The International Air Transport Association has come out strongly against the electronics ban imposed by the UK and US governments, branding the move ineffective.
The airline trade organisation warned that the current measures "are not acceptable as a long-term solution to whatever threat they are trying to mitigate."
"Even in the short term, it is difficult to understand their effectiveness. And the commercial distortions they create are severe," the association's Director General Alexandre de Juniac said in a speech at the Montreal Council on Foreign Relations on Tuesday (28 March).
"We call on governments to work with the industry to find a way to keep flying secure without separating passengers from their personal electronics," he said.
Earlier in March, US President Donald Trump's administration banned electronic devices bigger than mobile phones on direct flights to the country from 10 airports in seven Middle Eastern countries and Turkey.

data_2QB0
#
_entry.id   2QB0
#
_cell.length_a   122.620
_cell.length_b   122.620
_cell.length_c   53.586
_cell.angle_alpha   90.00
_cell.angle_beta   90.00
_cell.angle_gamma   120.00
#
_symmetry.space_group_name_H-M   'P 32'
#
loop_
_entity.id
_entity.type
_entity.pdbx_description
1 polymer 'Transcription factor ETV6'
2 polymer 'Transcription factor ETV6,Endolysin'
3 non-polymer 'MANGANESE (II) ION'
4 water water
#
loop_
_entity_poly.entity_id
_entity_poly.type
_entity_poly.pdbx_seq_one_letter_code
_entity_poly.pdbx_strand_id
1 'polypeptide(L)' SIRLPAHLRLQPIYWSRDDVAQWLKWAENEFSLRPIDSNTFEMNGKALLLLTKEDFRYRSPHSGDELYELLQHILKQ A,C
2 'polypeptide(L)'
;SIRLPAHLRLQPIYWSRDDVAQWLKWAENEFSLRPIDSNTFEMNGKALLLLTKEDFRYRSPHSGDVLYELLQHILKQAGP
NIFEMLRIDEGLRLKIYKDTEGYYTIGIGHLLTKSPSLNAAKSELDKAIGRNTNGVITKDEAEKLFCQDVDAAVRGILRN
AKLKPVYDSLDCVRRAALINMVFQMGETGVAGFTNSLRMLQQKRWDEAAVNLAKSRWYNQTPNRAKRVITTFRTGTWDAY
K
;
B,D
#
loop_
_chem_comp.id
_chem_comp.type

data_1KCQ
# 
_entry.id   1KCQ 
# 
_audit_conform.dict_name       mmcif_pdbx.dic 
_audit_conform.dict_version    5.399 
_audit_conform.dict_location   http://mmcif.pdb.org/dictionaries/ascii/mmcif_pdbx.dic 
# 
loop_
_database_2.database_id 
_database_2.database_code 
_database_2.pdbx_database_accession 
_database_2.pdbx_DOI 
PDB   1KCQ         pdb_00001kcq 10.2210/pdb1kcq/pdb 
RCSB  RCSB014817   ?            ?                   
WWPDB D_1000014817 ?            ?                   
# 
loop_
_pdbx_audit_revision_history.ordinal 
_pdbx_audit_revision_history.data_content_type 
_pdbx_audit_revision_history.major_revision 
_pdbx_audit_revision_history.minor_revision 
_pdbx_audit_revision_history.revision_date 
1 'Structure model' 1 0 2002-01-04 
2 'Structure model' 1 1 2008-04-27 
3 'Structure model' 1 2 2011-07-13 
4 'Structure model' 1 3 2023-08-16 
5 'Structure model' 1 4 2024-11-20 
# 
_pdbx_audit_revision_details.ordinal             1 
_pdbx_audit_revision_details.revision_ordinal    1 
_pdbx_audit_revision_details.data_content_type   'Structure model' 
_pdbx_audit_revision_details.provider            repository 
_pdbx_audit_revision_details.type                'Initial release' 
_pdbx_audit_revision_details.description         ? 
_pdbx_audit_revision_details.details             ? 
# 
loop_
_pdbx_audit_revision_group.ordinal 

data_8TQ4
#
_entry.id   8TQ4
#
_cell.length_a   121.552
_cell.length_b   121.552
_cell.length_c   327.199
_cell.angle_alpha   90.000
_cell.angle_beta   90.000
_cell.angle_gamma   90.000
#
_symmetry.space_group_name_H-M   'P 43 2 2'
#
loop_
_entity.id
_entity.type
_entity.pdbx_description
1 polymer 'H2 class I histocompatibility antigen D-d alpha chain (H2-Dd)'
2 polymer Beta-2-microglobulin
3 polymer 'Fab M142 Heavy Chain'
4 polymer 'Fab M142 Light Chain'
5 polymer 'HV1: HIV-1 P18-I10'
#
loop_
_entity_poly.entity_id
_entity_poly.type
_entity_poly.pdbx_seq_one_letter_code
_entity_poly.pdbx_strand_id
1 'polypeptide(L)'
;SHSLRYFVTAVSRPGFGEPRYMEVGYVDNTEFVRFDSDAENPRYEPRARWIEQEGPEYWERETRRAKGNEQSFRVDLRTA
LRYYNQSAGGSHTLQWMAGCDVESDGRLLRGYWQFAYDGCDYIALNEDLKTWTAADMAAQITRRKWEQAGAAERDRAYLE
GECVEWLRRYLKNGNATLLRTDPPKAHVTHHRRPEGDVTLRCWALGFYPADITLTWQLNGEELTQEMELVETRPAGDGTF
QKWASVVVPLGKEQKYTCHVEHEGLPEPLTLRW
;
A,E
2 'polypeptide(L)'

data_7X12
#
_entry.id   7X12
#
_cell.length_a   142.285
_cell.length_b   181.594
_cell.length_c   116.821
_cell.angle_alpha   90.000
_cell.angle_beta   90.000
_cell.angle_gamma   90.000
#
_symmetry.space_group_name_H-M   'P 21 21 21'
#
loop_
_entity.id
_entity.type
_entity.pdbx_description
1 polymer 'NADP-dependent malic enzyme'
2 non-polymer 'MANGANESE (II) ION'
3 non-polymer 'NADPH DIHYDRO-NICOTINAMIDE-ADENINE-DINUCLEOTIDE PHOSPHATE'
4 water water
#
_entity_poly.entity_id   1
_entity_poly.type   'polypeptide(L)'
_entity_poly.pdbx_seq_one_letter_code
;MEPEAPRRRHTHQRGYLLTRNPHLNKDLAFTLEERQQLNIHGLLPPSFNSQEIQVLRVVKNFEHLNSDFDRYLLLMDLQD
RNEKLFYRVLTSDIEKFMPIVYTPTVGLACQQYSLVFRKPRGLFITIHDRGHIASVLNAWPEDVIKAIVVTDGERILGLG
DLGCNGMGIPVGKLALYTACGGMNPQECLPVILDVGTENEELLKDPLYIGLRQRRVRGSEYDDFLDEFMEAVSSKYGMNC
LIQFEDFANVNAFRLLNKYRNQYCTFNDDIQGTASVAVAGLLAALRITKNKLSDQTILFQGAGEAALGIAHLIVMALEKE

Britain followed up with a similar ban, but it only applies to five countries from the Middle East, northern Africa and Turkey. Canada is considering its own policy on electronics.
According to US officials, the measure aims to prevent the possible use explosive devices hidden in consumer electronics on airline flights.
However, news agency AFP said that in theory, it would be harder to hide a bomb in checked luggage because these are usually scanned with more sophisticated equipment.
IATA slams lack of coordination by UK and US governments
De Juniac also lamented over the lack of consultation with the airline industry and "little coordination by the governments" when they decided to roll out the new security measures.
He noted that questions are being raised as to why other Western nations have chosen not to impose similar bans.
"Why don't the US and the UK have a common list of airports. How can laptops be secure in the cabin on some flights and not others [from the same airport]", he asked.
"And surely there must be a way to screen electronic equipment effectively at airport checkpoints," he added.
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